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Cities at heart of triple-zero HIV goals

11-30-2011 16:45 BJT Special Report:World AIDS Day 2011 |

by Michel Sidibe

BEIJING, July 11 (Xinhuanet) -- Over the past decade, the Chinese government has consistently shown leadership at the highest levels in its national response to the AIDS epidemic. HIV funding has increased rapidly, more than quadrupling since 2003 to over 2 billion yuan ($309 million) in 2010. The country's most senior leaders, including President Hu Jintao and Premier Wen Jiabao, have met with people living with and affected by HIV on regular occasions, underscoring the commitment of the Chinese government to addressing HIV in China.

This commitment has yielded concrete results: a dramatic increase in the number of people receiving antiretroviral treatment, from about zero in 2003 to more than 86,000 in 2010, representing more than 40 percent coverage; a major roll-out of methadone maintenance treatment for people who inject drugs, with more than 700 clinics now providing life-saving treatment and prevention services to almost 300,000 people; and nationwide efforts to prevent new HIV infections in children. These are all important achievements that will slow the spread of HIV in China.

But areas of concern remain - perhaps foremost among these, a rapidly-expanding HIV epidemic among men who have sex with men (MSM). Approximately one in three new HIV infections in China is among MSM, and a majority of these infections occur in cities. To ensure a successful national AIDS response, urgent action is needed in metropolitan areas. HIV programs focused on MSM in cities will also help mitigate the impact of the epidemic in rural areas, as many city dwellers are migrants who return to their villages of origin on a regular basis.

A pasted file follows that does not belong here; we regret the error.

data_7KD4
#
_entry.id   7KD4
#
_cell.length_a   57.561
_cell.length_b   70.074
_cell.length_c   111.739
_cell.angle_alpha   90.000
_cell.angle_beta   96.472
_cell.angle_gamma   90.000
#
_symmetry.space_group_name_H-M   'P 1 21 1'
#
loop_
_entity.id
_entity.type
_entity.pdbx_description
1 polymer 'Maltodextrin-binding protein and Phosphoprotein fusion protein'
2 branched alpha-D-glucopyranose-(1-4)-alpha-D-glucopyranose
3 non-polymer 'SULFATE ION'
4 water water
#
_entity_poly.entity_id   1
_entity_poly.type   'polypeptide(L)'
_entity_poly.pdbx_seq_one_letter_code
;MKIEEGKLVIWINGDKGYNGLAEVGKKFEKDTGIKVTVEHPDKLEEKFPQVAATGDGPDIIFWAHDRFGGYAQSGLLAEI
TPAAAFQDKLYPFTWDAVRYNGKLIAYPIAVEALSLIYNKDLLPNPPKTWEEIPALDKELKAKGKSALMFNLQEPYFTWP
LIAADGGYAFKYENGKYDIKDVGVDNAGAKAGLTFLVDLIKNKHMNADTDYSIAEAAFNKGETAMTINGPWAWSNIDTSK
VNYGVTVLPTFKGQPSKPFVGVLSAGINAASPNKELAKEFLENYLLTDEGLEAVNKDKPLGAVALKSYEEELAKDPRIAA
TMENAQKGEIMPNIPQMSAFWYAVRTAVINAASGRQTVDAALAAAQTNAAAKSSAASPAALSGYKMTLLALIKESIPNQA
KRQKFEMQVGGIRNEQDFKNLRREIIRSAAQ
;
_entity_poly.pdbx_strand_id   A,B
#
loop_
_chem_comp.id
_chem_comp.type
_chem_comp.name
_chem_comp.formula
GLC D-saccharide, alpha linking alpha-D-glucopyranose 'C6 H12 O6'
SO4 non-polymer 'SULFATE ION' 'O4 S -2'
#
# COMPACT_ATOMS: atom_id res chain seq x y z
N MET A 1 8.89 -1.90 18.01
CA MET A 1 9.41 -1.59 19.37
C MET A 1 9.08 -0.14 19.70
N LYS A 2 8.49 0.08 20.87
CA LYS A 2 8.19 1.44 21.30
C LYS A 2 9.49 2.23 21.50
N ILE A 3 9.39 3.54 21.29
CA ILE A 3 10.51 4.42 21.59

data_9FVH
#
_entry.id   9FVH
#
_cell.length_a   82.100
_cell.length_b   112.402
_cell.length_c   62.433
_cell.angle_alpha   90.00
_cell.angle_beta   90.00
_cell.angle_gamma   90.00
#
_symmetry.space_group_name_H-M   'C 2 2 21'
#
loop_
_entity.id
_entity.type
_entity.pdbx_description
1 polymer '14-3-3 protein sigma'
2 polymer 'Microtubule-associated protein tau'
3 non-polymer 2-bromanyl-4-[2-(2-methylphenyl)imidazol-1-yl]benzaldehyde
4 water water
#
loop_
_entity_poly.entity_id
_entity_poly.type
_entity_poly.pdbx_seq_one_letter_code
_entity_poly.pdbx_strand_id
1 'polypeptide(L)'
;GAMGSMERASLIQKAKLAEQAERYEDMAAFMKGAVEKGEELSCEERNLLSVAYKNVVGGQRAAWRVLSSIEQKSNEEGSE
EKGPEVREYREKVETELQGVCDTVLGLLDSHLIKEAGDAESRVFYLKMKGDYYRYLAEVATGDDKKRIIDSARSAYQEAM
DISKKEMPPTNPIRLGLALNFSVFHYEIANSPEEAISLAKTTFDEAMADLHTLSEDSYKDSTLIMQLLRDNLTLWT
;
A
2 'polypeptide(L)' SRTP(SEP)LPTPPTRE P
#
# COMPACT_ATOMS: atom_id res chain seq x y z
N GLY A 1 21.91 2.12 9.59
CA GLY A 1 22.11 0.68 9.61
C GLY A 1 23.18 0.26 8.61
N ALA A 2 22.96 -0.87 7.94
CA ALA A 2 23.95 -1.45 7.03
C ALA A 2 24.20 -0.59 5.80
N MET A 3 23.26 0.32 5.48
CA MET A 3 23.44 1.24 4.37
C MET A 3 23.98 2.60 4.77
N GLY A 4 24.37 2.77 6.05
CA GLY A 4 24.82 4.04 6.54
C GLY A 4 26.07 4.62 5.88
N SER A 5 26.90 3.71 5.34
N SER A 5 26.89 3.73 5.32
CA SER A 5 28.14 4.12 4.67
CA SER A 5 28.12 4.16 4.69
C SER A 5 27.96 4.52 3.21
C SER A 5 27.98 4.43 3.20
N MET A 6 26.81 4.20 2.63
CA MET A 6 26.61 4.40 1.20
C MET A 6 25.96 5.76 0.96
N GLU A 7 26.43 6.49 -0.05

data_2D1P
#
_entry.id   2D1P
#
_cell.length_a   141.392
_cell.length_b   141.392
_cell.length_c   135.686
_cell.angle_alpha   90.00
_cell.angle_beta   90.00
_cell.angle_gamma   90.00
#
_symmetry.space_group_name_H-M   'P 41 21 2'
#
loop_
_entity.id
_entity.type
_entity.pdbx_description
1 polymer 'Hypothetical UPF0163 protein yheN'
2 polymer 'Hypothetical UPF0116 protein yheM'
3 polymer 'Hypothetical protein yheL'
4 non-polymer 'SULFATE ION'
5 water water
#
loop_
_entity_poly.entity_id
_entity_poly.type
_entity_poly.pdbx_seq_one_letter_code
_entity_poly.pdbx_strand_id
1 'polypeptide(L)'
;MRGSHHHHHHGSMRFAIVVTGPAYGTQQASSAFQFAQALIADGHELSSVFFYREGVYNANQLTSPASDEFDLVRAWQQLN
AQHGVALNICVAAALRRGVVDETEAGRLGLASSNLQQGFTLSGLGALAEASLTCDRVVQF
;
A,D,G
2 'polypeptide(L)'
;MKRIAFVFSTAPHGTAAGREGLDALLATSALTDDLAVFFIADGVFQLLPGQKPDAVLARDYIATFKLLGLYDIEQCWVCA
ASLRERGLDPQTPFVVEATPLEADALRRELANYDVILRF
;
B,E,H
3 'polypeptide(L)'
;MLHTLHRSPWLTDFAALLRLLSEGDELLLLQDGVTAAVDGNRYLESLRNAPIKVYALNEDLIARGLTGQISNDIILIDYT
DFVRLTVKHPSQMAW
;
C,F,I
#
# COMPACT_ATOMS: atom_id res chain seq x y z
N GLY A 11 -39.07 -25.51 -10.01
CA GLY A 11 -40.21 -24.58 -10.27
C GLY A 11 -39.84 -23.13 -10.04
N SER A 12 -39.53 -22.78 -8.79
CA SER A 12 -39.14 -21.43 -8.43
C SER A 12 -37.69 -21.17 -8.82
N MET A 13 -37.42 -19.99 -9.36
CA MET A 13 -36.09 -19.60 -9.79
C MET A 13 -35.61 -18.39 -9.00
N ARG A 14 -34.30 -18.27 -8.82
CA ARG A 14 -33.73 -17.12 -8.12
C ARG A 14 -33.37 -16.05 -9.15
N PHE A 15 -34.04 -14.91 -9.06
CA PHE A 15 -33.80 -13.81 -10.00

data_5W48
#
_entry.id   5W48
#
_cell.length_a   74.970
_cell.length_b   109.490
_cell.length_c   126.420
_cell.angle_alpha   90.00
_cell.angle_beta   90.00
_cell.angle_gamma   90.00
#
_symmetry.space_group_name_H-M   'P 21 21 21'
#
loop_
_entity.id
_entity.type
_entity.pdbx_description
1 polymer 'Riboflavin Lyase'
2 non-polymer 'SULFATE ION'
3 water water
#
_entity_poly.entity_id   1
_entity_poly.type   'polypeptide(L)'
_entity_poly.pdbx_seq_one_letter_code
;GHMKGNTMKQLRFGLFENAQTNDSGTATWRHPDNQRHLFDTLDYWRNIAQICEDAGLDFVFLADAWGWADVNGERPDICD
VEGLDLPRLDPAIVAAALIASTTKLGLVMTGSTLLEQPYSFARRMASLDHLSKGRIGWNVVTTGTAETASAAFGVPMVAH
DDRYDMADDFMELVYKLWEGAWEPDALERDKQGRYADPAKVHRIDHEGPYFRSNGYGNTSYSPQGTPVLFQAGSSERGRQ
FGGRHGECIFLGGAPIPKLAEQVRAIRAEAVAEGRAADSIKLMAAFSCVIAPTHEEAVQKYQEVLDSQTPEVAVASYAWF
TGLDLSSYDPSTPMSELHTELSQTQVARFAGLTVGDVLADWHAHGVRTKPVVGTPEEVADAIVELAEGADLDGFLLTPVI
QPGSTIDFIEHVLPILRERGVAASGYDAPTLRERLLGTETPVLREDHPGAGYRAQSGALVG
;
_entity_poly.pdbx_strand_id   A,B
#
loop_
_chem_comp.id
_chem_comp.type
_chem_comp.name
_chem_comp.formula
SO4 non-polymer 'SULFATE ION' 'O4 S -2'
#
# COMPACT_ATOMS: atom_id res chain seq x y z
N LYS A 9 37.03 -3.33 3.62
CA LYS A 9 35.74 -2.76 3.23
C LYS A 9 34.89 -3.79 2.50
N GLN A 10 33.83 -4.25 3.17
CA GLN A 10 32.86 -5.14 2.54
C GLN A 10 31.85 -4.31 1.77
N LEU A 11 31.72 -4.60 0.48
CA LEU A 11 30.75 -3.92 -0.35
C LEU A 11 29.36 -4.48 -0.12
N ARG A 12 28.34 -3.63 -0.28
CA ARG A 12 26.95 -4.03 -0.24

First, HIV strategies must be based on local realities; they should be strategically targeted and backed up with budgetary funding. Despite their increased risk of HIV infection, less than half of the MSM population has access to HIV testing services. To expand coverage of HIV services for MSM, city authorities must work to strengthen demand among those most at risk by ensuring that HIV testing is quick, easy to use and administered confidentially.

Second, ensuring zero tolerance for discrimination is key to encouraging greater uptake of prevention and treatment services among MSM and must be at the core of response plans. A recent report by the International Labor Organization and China's Center for Disease Control found that people living with HIV face significant obstacles in gaining access to medical treatment in China and, in many cases, are refused treatment outright. These forms of institutional discrimination are unacceptable and undo much of the good work China has undertaken in recent years. It is important that steps be taken immediately to address these issues.

Third, community-based organizations (CBOs) play a critical role in strengthening demand for HIV services in cities, and they must be fully supported. In view of the stigma associated with homosexuality in China, MSM are often reluctant to risk exposing their identity, particularly those who are married with families. As a result, they often prefer to seek HIV prevention and treatment services from CBOs rather than from government-run health facilities.

Many CBOs are already operating in China's cities and achieving important results. However, if CBOs are to participate more effectively and sustainably in the AIDS response, they must be allowed to register legally and gain access to funding. This was recognized in the guidance issued last December by China's State Council, which called on relevant departments to facilitate the legal registration of social organizations - an important step forward for China's HIV response.

Cities are at the heart of China's development and progress and they must remain at the vanguard of its HIV response. Through bold action to address HIV among men who have sex with men, cities can lead the way in achieving the UNAIDS vision of zero new HIV infections, zero discrimination and zero AIDS-related deaths.

The author is executive director of UNAIDS and under secretary-general of the United Nations.

Editor:Zhang Hao |Source: Xinhua

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